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Justin Schultz  plays for the Oklahoma City Barons against the Texas Stars in an American Hockey League game at the Cox Convention Center in Oklahoma City.

Last summer, it was hard to imagine Justin Schultz facing any more pressure.

There he was - a gifted puck-moving defenceman who blossomed in the college ranks, declined to sign with the team that drafted him and became a free agent. He was free to pick whatever home he wanted and, one by one, teams came to his agent's office to lay out the pitch.

The coveted Schultz chose the Edmonton Oilers, hoping to be a building block for a team brimming with young talent, but one that hasn't made the playoffs since 2006. Edmonton hockey fans went nuts, celebrating a rare free agent coup, and Schultz found himself nervous and excited.

"It gave me goosebumps," said Schultz, now 22, recalling what fellow young stars told him about Edmonton's Rexall Place: "Everyone loves their hockey here and it's so much fun to play in this building."

Then came the lockout, which put everything on hold. Some players headed to Europe, while others skated wherever they could. And what of the Oilers? The team kept Schultz, and other youngsters, on the ice.

Budding star forwards Jordan Eberle, Taylor Hall and Ryan Nugent-Hopkins went, along with Schultz, to Oklahoma City, home of the team's AHL affiliate. As lockout talks dragged on, the four emerging Oilers stars have been playing together. "That is definitely a positive for us to tap into," head coach Ralph Krueger said.

And they didn't disappoint. There was only one person who outscored Schultz in the entire AHL before his stint in the league ended this weekend: Eberle. Hall and Nugent-Hopkins, meanwhile, each averaged a point per game. Consider it the youngsters' extended preseason, one Schultz thinks helps.

"I think it's kind of a blessing in disguise to play in the AHL, and, you know, play with guys like Hall, Eberle and Nugent-Hopkins, and make my transition a little easier," Schultz said Tuesday, speaking softly while surrounded by a throng of journalists. It doesn't mean he's at ease with his sudden stardom. "I'll be nervous. It's going to be different here, playing in front of way more fans than I'm used to."

It's no surprise, then, that expectations are soaring in Edmonton. The Oilers are hoping to get off to a fast start, boasting talented, in-shape young players who can handle the gruelling pace of a condensed schedule. Those players say they're ready for the challenge.

"Since we've been playing in the Oilers organization this year, we're going to be looked upon to lead right away, and I think we relish that," said Hall, a 21-year-old winger.

It may be a tall order. The Oilers roster is nearly identical to last season's lacklustre squad - which also began with high expectations - with the exceptions of Schultz and Russian sniper Nail Yakupov, 19, this year's first overall draft pick.

With Yakupov, who played in Russia during the lockout, and Nugent-Hopkins, 19, yet to arrive in Edmonton, all eyes at Rexall on Tuesday were fixed on Schultz ("One minute before I got a Justin Schultz question," Hall lamented, tongue in cheek). The young additions will be under pressure to produce if the team is to turn around years of futility.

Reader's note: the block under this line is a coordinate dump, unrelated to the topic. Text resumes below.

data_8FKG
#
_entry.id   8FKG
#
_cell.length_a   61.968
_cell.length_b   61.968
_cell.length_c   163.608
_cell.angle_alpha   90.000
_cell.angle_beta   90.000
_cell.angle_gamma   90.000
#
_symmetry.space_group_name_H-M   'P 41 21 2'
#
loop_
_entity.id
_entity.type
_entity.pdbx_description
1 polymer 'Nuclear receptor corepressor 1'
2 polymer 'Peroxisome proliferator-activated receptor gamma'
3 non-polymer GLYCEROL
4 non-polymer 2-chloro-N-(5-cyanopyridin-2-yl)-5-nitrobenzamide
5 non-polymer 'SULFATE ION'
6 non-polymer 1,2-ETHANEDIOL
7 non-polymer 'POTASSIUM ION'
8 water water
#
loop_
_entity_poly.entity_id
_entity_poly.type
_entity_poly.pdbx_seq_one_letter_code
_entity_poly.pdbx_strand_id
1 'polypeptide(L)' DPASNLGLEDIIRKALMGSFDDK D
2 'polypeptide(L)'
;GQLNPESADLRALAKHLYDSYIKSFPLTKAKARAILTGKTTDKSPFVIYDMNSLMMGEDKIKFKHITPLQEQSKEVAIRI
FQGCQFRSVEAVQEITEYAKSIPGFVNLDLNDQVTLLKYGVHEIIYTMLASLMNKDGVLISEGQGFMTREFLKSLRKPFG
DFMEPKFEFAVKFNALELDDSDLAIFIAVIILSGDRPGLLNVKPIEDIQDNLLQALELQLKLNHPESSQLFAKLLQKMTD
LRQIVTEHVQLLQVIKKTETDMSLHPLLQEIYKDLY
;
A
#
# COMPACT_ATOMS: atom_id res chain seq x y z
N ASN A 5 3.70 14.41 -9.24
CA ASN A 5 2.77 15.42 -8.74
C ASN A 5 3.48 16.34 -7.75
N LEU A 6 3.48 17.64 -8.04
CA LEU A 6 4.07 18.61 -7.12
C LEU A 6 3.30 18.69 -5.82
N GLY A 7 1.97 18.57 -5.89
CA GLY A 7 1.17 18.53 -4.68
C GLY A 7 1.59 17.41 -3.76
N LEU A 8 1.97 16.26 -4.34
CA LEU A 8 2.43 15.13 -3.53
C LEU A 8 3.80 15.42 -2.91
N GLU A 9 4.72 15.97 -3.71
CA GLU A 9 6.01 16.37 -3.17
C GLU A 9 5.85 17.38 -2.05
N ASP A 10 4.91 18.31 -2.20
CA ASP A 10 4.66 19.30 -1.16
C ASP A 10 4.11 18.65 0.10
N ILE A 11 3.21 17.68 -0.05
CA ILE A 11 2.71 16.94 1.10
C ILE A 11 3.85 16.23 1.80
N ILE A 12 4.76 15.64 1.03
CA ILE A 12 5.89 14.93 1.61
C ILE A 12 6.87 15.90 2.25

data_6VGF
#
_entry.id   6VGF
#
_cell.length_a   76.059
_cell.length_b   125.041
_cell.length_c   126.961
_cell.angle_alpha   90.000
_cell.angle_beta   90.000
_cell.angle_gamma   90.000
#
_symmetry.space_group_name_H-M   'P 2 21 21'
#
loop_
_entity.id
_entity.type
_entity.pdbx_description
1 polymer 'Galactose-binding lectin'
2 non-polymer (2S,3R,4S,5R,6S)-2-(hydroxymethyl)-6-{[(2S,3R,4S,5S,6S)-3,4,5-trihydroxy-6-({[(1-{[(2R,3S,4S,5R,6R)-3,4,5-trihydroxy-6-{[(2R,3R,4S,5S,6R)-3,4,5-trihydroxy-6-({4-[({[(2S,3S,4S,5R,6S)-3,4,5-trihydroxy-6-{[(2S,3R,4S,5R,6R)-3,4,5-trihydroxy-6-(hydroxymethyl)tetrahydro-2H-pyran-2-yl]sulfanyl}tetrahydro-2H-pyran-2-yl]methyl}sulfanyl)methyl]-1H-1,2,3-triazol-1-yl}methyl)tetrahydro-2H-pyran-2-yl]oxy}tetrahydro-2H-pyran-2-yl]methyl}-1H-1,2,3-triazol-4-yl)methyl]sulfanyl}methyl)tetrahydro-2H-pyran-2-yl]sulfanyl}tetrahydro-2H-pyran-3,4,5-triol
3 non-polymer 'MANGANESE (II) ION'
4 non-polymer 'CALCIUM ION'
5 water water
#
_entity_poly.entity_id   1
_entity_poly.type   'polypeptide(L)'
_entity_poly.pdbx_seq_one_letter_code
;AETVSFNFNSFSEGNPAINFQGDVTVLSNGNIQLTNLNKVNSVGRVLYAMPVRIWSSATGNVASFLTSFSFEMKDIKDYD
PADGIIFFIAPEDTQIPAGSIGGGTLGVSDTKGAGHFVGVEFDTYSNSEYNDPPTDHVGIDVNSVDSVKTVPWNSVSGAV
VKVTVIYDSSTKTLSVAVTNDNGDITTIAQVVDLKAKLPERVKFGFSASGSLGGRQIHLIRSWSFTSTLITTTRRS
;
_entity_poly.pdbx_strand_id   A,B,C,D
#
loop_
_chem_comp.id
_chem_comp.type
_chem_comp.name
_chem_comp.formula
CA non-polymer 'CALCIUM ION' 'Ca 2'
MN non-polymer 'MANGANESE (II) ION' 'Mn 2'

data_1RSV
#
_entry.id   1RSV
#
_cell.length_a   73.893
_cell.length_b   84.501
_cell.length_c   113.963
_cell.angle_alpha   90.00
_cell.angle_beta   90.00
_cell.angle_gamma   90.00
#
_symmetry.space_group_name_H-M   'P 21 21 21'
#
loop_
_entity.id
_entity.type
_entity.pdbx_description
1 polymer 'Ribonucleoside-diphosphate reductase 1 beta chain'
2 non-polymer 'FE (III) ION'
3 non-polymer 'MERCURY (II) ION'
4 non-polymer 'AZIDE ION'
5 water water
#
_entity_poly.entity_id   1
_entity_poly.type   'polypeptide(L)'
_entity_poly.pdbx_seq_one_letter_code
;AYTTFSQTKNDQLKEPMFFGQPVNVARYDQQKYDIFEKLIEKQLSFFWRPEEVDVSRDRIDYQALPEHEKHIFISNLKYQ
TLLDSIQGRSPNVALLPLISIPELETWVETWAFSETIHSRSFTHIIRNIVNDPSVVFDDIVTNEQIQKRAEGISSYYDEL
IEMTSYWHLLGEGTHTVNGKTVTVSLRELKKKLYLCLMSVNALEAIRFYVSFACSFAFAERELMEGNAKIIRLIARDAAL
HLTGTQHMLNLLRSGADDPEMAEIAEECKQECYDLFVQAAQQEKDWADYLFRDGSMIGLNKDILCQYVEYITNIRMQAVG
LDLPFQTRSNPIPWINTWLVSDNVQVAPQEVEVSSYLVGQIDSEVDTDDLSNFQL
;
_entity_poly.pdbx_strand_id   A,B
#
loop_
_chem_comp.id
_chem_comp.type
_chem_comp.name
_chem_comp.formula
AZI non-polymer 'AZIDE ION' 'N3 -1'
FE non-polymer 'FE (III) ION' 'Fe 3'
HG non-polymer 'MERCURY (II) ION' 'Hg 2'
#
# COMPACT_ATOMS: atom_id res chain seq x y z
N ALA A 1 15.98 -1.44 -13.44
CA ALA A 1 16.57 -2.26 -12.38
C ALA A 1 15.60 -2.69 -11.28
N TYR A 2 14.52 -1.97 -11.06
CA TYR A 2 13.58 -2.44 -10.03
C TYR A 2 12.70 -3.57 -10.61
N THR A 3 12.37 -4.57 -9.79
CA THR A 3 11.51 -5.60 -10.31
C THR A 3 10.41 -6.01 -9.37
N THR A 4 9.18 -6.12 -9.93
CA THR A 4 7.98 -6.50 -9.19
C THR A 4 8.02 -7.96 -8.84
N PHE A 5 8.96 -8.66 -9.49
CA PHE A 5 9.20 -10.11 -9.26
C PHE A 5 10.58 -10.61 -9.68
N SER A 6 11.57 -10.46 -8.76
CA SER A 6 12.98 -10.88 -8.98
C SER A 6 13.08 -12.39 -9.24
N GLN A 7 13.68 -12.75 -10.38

The Oilers finished 19th in scoring last year, 23rd in goals against, third on the powerplay (which Schultz is penciled in to join) and 14th on the penalty kill. Eberle believes they have the building blocks.

"It's just a matter of putting it in place. You look around the room, we've got a lot of firepower here," Eberle, 22, said Tuesday. The ensuing pressure to produce isn't lost on the scorers.

"We had a good start in the AHL, and everyone's saying we're going to have to lead this team, because we've been playing an NHL-style game. And we're in Edmonton. Let's face it, there's always pressure when you play here," Hall added. "We're going to have to play like we did there [in Oklahoma City], only better, to lead this team."

Eberle and Hall say they've been impressed by Schultz, despite having some reservations.

"A big thing that I was a little worried about is his defensive play," Eberle admitted. "But he's so smart and he's always in the right spot and has his stick on the puck. I don't think he gets enough credit defensively." Hall recalled their Oklahoma team scoring a shorthanded goal with Schultz behind the opposition's net. "He loves to jump in, and we'll probably have to recover for him a couple times," Hall said.

With camp expected to officially begin on the weekend, eyes will be fixed on the young stars, and Schultz's goosebumps endure.

He doesn't expect to maintain his AHL scoring pace. He's already played roughly as many games as he ever did in a college year, and doesn't know if he'll wear down. And he'll find this all out in Edmonton, with all its pressure - June's free agent frenzy, by comparison, might seem like nothing. Hall, for instance, said he's happy to be back, but enjoyed Oklahoma City and "the anonymity of playing in a city where they don't know who you are."

Schultz no longer has that luxury, and offered no predictions on how things will all turn out once the puck drops.

"It's hard to say," the soft-spoken defenceman told Tuesday's media throng. "I haven't even played a game up here yet."